Research Papers

Public Transportation and Reserved Lanes: Do they Improve the Safety of Montrealers?

Filename 4B_3_Strauss_Paper.pdf
Filesize 816 KB
Version 1
Date added June 27, 2017
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Category 2017 CARSP XXVII Toronto
Tags Research and Evaluation, Session 4B
Author/Auteur Jillian Strauss, Patrick Morency, Catherine Morency
Stream/Volet Research and Evaluation

Slidedeck Presentation

4B_3_Strauss

Abstract

In urban environments, public transportation has the ability to improve the safety of populations since the risk of injury and fatality during public transit trips are much lower than during car trips. While some studies have estimated injury and fatality rates for bus occupants, the data was aggregated to the country level and no distinction was made between public transit and other bus types. Furthermore, previous research is unable to describe the influence of road infrastructure designed for public transit (such as reserved bus lanes) and has not considered the risk of injury associated with the walking portion of public transit trips, to and from transit access points. This research aims to estimate and compare the risk of injury for car and bus users in the Montreal Metropolitan Area, and will take into consideration the risk of injury associated with the walking portion of transit trips, as well as the influence of road infrastructure (for example, reserved bus lanes). This work will also investigate and compare the number of pedestrian and cyclist injuries per kilometre travelled by car and by bus. This work focuses on the entire Montreal Metropolitan Area (MMA) road network where at least one bus route runs. The estimated volumes of car and bus occupants were obtained for each road by running route assignment from the 2008 origin-destination survey for this region. Injury data was extracted from the Quebec police report database, a source of data that makes it possible to identify the type of vehicle occupied and/or involved in each accident. Characteristics of the road network, such as presence of reserved bus lanes, road width and presence of median, will also be considered in the analysis. Injury rates associated with car and bus travel will be calculated for vehicle occupants, pedestrians and cyclists. Injury rate ratios will be computed and compared. This research will provide disaggregated estimates of car and bus occupant volumes at the street-level. The results will show the rate of injury associated with car and bus trips, including injuries associated with the walking portion of public transit trips. The results will quantify pedestrian and cyclist injuries associated with both car and bus travel. Fatal and severe injury rates will also be computed. The results will explore the influence of road infrastructure, e.g. reserved bus lanes, on injury rates for all modes. This research will enable a better understanding of the health benefits for the entire population linked to public transit use. This work will also be able to identify the safest routes for the different road users as well as quantify the effects of reserved bus lanes and other road infrastructure on the safety of all road users. This study achieved its objectives of comparing vehicle occupant, pedestrian and cyclist injuries associated with car and bus travel. This study also considered the effects of road infrastructure on the safety of all road users.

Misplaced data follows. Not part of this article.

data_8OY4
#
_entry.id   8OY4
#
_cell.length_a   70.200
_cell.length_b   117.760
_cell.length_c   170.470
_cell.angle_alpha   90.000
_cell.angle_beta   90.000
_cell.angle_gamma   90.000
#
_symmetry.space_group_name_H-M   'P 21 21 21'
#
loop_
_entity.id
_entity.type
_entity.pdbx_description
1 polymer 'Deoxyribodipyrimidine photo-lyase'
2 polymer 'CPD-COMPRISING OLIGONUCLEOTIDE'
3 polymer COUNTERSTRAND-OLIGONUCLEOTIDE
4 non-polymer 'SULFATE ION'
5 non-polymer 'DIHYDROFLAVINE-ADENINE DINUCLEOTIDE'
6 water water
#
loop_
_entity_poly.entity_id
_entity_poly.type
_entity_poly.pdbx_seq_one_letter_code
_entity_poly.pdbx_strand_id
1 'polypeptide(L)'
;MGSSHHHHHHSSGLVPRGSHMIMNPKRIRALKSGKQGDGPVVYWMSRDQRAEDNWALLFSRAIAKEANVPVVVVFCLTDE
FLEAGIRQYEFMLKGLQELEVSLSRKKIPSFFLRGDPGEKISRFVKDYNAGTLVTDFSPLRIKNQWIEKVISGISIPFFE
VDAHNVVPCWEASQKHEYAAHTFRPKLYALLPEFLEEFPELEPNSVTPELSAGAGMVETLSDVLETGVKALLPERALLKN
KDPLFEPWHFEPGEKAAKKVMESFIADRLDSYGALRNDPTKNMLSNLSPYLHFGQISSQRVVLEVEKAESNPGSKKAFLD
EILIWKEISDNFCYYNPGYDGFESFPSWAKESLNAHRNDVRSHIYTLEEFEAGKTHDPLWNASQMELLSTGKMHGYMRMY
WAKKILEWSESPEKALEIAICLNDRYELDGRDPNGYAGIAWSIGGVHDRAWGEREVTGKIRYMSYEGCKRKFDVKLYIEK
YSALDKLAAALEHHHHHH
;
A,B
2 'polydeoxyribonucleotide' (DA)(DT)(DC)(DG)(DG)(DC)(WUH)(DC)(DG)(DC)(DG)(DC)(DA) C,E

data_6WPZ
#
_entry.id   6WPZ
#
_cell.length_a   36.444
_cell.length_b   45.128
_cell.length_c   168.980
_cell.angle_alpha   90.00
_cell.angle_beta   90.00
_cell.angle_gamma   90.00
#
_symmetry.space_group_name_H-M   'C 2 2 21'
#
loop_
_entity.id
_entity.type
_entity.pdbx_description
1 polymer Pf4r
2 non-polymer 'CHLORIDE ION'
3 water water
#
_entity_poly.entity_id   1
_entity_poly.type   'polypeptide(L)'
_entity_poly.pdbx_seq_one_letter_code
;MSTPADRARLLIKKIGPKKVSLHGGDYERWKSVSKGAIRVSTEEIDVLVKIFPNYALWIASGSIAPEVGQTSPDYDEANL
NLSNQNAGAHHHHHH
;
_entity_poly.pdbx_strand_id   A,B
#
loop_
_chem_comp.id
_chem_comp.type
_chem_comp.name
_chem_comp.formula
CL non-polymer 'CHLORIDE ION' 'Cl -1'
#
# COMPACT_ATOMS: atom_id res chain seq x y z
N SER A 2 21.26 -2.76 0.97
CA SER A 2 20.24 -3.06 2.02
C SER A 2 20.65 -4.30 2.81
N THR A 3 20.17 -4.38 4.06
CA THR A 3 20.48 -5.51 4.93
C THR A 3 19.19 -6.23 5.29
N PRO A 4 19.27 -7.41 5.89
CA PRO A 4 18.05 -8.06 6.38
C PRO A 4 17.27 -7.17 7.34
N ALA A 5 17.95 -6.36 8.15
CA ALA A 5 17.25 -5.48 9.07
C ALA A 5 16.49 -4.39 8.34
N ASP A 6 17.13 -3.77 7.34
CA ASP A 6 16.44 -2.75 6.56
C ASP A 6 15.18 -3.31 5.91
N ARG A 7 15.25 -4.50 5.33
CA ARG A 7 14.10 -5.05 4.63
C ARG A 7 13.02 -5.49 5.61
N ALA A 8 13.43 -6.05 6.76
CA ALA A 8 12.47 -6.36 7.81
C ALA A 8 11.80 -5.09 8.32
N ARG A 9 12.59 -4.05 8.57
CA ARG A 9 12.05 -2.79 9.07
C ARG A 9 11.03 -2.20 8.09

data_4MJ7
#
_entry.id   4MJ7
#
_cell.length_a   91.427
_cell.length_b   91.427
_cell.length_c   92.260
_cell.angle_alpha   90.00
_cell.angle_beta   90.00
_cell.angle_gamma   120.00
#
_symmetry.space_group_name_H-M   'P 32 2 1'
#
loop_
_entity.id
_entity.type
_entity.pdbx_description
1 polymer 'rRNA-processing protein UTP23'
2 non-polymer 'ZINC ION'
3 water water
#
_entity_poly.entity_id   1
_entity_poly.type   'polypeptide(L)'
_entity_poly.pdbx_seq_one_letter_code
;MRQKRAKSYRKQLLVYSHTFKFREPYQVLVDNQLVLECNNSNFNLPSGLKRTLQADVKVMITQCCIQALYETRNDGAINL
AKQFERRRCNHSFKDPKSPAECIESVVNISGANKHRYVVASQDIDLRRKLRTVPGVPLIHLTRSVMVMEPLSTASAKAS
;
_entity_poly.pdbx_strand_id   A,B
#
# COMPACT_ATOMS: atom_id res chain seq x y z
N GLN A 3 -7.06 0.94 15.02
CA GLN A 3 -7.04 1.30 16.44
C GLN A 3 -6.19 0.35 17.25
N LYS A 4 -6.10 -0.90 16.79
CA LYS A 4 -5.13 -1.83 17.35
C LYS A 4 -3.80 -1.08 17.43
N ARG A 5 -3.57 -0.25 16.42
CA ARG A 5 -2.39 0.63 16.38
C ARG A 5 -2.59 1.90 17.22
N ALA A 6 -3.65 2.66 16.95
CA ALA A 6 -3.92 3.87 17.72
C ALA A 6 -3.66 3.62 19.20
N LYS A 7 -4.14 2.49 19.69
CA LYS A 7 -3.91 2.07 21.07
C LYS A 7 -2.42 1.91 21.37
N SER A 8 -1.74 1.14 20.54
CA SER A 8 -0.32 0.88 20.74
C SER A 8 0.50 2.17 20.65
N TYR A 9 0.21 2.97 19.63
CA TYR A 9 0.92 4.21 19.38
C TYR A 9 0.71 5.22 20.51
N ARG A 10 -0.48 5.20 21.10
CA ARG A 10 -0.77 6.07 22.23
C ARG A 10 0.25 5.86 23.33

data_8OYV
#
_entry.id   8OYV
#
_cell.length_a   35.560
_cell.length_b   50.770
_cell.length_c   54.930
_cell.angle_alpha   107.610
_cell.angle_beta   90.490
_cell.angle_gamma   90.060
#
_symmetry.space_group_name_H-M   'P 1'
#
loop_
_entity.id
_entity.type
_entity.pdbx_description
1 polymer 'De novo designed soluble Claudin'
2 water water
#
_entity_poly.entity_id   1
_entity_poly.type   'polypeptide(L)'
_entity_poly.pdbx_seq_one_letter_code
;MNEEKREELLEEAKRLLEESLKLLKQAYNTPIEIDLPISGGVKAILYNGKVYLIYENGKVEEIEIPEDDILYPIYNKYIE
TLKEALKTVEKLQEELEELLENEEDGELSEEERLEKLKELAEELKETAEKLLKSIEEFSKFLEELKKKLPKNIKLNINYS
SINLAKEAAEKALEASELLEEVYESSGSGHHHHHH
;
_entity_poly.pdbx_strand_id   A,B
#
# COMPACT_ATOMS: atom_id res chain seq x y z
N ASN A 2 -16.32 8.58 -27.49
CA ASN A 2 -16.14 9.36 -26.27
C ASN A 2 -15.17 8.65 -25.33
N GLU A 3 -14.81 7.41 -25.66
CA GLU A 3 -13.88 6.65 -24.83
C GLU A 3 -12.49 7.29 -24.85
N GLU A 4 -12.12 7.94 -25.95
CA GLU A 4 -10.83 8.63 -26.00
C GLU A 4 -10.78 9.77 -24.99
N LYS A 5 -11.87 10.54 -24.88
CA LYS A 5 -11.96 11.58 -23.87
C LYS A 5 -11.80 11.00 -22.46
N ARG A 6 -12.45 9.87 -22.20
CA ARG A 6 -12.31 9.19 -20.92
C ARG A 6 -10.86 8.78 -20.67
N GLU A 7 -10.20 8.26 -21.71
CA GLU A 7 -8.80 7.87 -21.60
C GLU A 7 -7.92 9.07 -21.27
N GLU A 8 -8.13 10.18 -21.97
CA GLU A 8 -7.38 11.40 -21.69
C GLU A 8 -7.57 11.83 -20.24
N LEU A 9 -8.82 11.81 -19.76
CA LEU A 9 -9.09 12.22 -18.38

Jillian Strauss, Patrick Morency, Catherine Morency